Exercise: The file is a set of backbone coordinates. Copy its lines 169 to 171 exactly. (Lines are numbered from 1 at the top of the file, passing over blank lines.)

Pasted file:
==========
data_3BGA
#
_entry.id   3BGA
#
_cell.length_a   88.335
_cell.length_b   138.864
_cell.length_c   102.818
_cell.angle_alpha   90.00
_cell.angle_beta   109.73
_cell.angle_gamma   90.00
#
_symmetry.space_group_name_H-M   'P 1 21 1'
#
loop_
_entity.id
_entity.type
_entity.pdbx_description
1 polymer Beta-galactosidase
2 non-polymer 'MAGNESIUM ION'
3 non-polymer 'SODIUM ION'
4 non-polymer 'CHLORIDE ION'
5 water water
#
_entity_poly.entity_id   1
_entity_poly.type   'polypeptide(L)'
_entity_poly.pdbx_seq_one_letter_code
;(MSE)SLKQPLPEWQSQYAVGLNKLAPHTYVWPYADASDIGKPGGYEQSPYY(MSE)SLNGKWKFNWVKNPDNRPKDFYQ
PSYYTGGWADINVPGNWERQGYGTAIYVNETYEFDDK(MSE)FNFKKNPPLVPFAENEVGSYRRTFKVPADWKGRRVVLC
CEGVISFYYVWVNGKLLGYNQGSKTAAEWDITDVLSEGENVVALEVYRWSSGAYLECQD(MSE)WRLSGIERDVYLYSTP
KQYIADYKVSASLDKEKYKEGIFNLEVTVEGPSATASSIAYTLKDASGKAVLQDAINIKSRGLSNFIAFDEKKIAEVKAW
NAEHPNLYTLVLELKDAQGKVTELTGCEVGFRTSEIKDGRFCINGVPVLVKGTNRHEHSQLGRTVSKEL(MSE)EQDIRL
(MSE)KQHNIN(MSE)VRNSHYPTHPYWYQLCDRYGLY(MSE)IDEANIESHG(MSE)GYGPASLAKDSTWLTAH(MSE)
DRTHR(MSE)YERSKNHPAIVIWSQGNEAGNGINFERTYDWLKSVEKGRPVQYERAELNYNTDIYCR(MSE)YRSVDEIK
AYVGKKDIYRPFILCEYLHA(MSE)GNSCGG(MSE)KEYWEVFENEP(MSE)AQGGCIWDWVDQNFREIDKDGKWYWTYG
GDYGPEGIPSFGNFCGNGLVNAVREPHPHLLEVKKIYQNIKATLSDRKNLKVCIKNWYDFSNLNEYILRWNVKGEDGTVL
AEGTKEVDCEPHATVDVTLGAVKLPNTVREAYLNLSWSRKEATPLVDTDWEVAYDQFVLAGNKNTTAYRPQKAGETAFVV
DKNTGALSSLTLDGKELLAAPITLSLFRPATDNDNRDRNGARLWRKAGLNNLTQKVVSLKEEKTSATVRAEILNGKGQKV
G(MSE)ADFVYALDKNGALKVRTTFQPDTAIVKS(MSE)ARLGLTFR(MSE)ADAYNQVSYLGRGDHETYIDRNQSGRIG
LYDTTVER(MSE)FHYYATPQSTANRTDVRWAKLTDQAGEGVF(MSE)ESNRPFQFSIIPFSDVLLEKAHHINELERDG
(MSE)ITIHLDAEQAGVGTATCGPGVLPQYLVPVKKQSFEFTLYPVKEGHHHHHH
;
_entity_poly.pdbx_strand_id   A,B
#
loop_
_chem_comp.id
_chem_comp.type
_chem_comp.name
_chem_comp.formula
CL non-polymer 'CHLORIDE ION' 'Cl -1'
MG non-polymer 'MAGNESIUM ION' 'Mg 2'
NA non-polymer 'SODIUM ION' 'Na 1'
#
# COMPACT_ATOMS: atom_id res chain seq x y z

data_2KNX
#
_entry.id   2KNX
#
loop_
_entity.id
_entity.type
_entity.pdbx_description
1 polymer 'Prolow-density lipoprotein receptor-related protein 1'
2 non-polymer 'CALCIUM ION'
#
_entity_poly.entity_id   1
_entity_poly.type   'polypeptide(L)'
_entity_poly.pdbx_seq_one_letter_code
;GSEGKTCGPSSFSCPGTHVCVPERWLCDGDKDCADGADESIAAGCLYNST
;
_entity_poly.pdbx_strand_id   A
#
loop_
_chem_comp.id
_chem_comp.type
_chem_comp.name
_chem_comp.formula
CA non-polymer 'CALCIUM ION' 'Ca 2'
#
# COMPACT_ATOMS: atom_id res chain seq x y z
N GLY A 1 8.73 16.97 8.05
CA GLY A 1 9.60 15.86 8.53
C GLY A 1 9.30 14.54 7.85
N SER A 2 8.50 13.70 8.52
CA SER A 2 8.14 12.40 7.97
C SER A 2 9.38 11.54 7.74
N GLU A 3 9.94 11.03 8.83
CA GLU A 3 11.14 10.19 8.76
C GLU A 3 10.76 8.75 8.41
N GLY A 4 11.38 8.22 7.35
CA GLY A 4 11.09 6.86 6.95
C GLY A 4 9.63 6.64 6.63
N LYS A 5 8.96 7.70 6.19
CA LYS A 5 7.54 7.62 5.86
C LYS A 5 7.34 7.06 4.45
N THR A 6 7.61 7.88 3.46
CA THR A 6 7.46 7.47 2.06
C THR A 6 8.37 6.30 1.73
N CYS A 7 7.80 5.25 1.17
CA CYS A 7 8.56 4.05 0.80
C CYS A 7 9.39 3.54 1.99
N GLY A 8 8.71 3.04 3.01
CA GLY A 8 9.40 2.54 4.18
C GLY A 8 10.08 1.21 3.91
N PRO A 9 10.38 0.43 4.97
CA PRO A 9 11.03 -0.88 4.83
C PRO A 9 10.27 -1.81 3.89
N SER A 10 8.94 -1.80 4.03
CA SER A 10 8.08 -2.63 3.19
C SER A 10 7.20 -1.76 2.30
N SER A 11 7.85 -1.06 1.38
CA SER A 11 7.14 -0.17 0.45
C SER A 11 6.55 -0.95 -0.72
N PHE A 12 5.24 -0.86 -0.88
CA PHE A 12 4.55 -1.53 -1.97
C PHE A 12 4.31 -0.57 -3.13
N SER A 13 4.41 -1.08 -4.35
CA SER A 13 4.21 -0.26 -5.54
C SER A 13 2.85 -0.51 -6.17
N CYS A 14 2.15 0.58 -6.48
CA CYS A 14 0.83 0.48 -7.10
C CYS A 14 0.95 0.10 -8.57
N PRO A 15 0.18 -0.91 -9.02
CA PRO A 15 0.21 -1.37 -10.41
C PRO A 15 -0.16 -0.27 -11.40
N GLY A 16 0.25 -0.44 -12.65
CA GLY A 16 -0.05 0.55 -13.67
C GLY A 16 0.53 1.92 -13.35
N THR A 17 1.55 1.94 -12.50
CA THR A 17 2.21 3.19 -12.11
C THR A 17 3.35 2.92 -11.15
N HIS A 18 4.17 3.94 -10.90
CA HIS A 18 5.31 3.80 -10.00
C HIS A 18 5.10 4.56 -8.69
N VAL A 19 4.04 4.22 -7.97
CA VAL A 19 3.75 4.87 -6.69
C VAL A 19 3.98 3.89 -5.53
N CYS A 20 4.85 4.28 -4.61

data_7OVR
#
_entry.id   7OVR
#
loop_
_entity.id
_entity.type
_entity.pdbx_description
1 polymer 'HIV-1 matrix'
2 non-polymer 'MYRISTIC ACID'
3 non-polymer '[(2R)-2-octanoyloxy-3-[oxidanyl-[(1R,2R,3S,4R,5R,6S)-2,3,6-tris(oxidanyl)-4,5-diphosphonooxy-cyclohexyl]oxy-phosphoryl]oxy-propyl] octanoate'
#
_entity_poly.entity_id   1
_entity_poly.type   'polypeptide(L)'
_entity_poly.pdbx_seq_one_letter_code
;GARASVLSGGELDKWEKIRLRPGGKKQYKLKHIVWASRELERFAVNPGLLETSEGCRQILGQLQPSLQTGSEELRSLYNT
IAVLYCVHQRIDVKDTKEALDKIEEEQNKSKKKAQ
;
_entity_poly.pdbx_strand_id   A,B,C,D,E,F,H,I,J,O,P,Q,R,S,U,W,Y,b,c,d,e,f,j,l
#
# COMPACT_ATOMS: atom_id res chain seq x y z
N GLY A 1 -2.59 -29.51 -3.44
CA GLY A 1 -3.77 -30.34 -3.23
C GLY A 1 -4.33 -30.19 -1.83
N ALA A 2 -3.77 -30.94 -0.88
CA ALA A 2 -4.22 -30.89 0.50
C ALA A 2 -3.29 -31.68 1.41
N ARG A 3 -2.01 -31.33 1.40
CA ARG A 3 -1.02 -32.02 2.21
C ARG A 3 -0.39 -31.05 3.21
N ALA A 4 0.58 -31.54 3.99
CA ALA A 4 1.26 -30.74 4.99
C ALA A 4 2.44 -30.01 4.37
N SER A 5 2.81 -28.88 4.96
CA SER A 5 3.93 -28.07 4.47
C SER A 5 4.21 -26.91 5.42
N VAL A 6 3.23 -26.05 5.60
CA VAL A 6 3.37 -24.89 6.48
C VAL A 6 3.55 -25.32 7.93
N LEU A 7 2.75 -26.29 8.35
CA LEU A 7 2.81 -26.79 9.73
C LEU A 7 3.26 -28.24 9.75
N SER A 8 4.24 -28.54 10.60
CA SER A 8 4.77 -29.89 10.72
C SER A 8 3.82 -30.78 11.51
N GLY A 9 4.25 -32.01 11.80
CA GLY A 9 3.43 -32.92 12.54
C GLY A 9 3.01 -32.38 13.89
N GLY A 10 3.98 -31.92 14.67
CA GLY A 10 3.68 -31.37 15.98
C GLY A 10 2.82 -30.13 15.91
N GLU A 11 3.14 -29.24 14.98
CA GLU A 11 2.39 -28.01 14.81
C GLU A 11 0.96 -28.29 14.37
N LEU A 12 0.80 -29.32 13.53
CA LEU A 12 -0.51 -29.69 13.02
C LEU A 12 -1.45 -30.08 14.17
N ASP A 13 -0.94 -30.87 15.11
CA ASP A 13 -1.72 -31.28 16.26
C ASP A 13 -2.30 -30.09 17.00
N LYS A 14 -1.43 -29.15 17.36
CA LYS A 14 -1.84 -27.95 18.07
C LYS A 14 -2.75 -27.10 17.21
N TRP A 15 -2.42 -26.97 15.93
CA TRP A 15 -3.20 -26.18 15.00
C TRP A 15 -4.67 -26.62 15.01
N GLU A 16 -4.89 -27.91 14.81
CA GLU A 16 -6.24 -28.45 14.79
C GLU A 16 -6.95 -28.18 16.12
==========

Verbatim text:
CA ALA A 4 1.26 -30.74 4.99
C ALA A 4 2.44 -30.01 4.37
N SER A 5 2.81 -28.88 4.96